Pumpkin Pals

When witches go riding,
and black cats are seen,
the moon laughs and whispers,
‘tis near Halloween.

Anonymous

oscar and his new pals
Oscar and his new pals, Pumpkin Pat & Lantern Len
Photograph: by Ed
Oscar took a shine to this poem by an anonymous author, so we have used it for his Halloween post. Oscar tells me this really is the best time of year for all black cats!

Happy Halloween, with love from

little Oscar and Ed.

Poussie Poussie Baudruns

front cover illustration
Jennie (where a boy becomes a cat!) Book Cover
Photograph: Ed @ Moggyblog

Poussie Poussie Baudruns

Old Traditional Scottish Nursery rhyme

‘Poussie, poussie, baudrons, Whaur hae ye been?’ ‘I’ve been tae London, Tae see the Queen.’

‘Poussie, poussie, baudrons, Whit gat ye there?’ ‘I gat a guid fat mousikie, Rinnin’ up a stair!’

‘Poussie, poussie, baudrons, Whit did ye dae wi’ it?’ ‘I pit it in ma meal-poke, Tae eat tae ma breid.’

In this old Nursery rhyme it seems that the baudrons (or cat) has saved the mouse he has caught to make a sandwich later. The baudrons translates as “a cat” or even “an affectionate name for a cat”, or “a happy cat (re: the word mimics the purring sound of a cat)”. Reference: The Nursery rhyme is taken from the preface of the book ‘Jennie’ by Paul Gallico. The book was first published in the USA in 1950 as ‘The Abandoned’. The book is a fantasy story about a boy who loved cats so much that he would bring in the local strays and neighbourhood cats off the street to keep in his bedroom (mother is not pleased!). Without giving too much away the boy is himself turned into a cat. The book is a narrative of the cat’s adventures.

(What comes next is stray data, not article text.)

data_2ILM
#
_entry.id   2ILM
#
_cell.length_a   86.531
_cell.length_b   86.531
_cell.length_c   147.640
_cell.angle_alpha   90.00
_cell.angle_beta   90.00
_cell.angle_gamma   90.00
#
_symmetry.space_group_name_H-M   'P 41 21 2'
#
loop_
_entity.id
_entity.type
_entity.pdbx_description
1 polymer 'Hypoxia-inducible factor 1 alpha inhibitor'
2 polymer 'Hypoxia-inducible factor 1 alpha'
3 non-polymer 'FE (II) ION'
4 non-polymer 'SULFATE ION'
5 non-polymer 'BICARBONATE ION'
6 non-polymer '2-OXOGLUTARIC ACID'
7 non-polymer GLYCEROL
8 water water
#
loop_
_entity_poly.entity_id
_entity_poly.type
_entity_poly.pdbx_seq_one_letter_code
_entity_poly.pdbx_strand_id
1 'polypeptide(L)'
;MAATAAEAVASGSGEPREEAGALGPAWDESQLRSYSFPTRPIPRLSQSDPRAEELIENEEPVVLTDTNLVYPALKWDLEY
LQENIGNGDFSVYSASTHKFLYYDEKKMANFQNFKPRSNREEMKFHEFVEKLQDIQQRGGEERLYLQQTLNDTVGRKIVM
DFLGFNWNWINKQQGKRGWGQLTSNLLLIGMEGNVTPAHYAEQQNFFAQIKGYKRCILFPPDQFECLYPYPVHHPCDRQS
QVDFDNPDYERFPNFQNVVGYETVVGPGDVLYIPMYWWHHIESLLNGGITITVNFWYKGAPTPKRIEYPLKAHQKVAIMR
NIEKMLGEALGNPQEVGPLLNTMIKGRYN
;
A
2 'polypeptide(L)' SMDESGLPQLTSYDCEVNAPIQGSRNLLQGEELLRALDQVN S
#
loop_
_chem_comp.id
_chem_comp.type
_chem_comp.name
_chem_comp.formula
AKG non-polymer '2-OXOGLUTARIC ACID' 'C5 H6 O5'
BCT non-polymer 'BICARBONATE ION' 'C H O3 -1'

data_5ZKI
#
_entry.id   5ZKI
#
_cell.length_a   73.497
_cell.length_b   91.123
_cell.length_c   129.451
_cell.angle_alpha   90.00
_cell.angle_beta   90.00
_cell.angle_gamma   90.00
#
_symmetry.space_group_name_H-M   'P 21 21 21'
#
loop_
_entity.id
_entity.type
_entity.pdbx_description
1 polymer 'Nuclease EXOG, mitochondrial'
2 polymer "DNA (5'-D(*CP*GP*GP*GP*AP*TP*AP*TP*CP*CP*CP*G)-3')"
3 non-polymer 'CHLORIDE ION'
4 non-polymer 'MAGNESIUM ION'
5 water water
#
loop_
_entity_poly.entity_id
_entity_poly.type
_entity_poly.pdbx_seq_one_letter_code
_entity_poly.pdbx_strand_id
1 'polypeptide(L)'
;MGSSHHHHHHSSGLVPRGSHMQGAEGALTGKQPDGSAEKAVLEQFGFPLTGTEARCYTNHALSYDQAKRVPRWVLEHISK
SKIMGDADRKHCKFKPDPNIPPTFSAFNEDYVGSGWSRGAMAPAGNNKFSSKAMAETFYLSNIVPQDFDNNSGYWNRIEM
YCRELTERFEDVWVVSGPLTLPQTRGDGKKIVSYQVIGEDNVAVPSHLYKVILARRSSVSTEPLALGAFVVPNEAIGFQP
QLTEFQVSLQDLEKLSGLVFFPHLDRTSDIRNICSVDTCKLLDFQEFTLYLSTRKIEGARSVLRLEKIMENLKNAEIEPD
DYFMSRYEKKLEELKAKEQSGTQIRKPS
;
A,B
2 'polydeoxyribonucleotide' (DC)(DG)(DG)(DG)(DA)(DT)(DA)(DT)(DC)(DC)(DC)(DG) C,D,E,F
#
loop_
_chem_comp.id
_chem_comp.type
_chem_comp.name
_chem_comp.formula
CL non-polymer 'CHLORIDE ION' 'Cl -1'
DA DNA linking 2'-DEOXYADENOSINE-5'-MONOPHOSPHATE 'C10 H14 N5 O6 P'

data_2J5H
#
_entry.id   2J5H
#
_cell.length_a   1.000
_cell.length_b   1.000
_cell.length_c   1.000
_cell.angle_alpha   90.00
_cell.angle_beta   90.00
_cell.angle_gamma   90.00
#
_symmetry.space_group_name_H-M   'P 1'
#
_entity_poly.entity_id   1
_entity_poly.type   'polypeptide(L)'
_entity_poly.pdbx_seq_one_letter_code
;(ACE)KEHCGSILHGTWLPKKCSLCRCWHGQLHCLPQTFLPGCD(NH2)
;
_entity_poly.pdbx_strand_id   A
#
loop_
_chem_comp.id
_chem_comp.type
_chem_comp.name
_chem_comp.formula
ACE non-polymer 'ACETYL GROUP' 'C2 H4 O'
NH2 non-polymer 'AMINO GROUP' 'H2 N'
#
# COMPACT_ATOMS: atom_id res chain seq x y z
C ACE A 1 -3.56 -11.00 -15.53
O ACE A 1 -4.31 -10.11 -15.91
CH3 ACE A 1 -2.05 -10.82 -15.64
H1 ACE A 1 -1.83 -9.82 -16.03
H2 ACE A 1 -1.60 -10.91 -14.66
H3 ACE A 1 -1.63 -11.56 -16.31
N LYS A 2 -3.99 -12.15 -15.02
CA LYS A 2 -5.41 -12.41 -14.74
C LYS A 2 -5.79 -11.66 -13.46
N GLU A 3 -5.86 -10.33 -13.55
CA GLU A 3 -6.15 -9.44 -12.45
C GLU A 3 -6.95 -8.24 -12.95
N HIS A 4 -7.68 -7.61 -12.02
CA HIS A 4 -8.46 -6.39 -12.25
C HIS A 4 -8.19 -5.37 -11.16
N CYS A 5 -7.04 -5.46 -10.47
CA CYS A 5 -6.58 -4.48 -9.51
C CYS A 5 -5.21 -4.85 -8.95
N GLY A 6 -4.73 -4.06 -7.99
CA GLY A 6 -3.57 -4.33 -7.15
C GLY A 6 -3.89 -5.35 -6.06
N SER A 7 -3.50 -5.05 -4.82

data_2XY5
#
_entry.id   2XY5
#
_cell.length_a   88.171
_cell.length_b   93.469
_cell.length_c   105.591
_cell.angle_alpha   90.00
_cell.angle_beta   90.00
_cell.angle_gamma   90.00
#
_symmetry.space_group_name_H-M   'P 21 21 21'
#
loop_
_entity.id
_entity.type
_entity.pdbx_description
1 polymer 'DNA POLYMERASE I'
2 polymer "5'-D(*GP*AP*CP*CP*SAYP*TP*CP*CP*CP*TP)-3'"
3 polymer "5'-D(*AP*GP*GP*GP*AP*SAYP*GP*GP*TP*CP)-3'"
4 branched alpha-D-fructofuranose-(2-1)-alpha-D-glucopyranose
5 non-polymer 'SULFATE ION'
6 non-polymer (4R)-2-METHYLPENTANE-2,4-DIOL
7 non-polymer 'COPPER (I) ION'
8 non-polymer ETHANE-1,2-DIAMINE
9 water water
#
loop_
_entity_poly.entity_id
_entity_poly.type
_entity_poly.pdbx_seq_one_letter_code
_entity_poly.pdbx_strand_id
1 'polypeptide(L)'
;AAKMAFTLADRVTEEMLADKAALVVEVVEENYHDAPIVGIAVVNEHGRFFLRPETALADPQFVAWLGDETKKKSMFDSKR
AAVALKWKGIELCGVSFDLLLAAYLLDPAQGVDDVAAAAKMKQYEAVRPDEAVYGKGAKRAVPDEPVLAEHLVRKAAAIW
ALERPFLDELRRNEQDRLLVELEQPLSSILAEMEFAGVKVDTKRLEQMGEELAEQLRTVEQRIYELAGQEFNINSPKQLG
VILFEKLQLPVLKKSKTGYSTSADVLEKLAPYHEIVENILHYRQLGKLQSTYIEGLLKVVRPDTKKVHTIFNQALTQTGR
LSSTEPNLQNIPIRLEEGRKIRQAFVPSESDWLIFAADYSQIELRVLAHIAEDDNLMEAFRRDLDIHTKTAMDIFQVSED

The Naming of Cats by T.S. Eliot

The Naming of Cats is a difficult matter, It isn’t just one of your holiday games; You may think at first I’m as mad as a hatter When I tell you, a cat must have Three Different Names.

First of all, there’s the name that the family use daily, Such as Peter, Augustus, Alonzo or James, Such as Victor or Jonathan, or George or Bill Bailey – All of them sensible everyday names.

There are fancier names if you think they sound sweeter, Some for the gentlemen, some for the dames: Such as Plato, Admetus, Electra, Demeter – But all of them sensible everyday names.

But I tell you, a cat needs a name that’s particular, A name that’s peculiar, and more dignified, Else how can he keep up his tail perpendicular, Or spread out his whiskers, or cherish his pride?

Of names of this kind, I can give you a quorum, Such as Munkustrap, Quaxo, or Coricopat, Such as Bombalurina, or else Jellylorum – Names that never belong to more than one cat.

But above and beyond there’s still one name left over, And that is the name that you never will guess; The name that no human research can discover – But THE CAT HIMSELF KNOWS, and will never confess.

When you notice a cat in profound meditation, The reason, I tell you, is always the same: His mind is engaged in a rapt contemplation Of the thought, of the thought, of the thought of his name His ineffable effable Effanineffable Deep and inscrutable singular Name.

‘The Naming of Cats’ by T.S. Eliot